It’s all very well to have clear IP objectives and a well thought out strategy to achieve those objectives, but the life of many start-ups will throw up challenges that cause a rethink. Chief amongst these is cash flow of course. Even the best laid plans can be upset by unexpected product test results and cost overruns, or failure to receive expected investment.
In this situation, you might want to do the opposite of some of the “top tips” previously discussed; for example slow down prosecution and new filings, including divisional filings. Keep in mind though, that in the short to medium term, costs may be lower for granted patents than for pending applications. So if there is a quick route to grant, perhaps you should take it.
The easiest way to save costs is of course not to file new applications and abandon some of the existing filings. When choosing to do the latter, consider those applications where things are proving difficult. The costs involved in a few rounds of examination can be greater than the cost of a new filing. This has to be balanced against your objective of obtaining broad protection for your key IP assets in key jurisdictions.
You may hit tough times when it comes to progressing with the registration of key patents. Much of the process is unpredictable, and objections may be raised which will make it difficult or impossible to have your patents granted, at least with the scope of protection that you would like. It is easy to get disheartened when this happens. But the citation of relevant prior art can be a spur to further innovation as it may help to identify the reasons why a technology has not previously been successful. By analysing the prior art and seeking to improve upon it, new and commercially significant innovations may be developed and provide a basis for further patent applications. The technology destination of many startups will come as a surprise even to them.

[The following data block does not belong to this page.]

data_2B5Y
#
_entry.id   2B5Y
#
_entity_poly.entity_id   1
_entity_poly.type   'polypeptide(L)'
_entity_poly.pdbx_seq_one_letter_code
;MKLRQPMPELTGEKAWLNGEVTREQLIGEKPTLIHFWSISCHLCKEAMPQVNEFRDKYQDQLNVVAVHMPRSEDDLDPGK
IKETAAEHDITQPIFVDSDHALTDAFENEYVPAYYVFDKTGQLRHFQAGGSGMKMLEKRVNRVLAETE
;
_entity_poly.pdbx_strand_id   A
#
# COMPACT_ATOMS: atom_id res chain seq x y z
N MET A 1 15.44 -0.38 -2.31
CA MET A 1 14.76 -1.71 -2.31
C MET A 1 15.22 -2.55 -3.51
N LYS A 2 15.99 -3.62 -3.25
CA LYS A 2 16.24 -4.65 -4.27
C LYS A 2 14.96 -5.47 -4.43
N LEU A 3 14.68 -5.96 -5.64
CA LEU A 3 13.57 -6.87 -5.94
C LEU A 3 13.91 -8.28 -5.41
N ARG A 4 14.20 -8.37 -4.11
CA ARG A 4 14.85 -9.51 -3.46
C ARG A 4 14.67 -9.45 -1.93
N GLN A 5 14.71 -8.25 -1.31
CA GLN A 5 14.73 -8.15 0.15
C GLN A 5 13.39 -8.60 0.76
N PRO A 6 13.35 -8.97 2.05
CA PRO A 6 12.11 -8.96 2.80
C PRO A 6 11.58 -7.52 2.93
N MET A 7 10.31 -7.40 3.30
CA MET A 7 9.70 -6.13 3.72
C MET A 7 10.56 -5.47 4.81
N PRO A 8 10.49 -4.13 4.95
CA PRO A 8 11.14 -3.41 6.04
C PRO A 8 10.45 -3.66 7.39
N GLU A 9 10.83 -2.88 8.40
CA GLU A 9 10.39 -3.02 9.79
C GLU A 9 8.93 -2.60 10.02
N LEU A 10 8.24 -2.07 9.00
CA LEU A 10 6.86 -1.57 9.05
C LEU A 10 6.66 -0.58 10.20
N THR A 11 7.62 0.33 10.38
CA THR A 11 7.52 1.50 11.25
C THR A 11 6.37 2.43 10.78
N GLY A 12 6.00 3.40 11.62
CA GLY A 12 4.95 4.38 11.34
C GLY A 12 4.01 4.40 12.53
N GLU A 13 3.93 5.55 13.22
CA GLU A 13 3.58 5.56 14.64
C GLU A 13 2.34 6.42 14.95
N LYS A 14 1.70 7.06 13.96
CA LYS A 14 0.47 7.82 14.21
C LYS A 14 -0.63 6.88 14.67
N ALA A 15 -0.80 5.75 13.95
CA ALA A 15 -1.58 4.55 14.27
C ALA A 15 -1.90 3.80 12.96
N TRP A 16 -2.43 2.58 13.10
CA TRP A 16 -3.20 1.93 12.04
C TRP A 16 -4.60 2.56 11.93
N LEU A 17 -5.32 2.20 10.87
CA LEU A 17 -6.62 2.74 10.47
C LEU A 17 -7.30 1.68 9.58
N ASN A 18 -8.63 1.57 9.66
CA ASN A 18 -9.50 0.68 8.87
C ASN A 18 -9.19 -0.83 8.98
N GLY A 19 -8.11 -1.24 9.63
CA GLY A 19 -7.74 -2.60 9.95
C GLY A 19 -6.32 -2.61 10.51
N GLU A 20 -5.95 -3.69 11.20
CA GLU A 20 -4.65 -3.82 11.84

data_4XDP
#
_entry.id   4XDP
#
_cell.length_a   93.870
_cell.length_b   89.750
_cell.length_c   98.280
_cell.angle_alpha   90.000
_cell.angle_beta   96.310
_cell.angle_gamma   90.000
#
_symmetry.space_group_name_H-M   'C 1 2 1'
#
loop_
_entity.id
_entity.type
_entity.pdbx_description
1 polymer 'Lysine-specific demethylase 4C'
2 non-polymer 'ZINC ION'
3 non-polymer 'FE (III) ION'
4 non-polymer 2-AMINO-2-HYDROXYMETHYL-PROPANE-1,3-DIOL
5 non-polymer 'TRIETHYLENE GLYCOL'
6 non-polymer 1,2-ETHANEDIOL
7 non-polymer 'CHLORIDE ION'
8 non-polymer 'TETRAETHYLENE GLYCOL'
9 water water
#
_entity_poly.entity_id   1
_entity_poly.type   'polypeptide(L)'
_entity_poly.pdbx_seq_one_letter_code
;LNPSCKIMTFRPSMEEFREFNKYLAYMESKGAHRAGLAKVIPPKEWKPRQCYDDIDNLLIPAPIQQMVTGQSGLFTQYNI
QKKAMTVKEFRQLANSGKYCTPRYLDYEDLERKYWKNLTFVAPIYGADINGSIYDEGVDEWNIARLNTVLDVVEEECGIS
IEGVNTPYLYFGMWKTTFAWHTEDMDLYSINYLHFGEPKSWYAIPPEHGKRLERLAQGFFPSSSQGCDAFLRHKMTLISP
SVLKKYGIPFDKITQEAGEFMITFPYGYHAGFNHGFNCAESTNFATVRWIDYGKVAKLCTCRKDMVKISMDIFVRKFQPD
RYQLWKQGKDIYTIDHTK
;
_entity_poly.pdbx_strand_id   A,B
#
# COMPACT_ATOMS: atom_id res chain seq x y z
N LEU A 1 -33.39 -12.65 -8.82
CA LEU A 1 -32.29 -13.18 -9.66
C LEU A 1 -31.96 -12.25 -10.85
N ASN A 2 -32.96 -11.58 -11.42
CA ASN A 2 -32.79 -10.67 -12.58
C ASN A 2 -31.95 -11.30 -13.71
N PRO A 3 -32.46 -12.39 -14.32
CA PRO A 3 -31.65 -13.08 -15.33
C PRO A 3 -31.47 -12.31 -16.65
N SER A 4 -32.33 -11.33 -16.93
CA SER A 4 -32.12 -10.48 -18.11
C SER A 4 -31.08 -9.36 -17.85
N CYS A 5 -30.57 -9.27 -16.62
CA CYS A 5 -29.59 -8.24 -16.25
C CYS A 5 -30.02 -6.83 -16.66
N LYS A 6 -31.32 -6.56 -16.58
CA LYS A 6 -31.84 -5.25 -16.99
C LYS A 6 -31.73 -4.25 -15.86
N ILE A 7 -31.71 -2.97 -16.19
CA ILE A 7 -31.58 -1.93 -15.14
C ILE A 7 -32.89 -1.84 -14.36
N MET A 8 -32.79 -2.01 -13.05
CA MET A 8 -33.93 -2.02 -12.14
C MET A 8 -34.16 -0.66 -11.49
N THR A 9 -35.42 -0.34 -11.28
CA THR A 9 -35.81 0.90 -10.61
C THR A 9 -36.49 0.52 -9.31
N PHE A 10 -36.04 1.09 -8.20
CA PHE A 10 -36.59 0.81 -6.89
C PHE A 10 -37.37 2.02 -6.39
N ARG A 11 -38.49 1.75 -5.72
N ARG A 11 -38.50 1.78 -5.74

It is worth noting that the value of a company’s IP assets is likely to be very closely linked to the company itself. In other words, don’t assume that there will be a ready market for the sale of IP assets. Those are likely to be of little value when the company itself has failed to exploit the technology to which they relate. That is not to say that it will be impossible to sell or licence out the assets, but it will probably be a fire sale at best.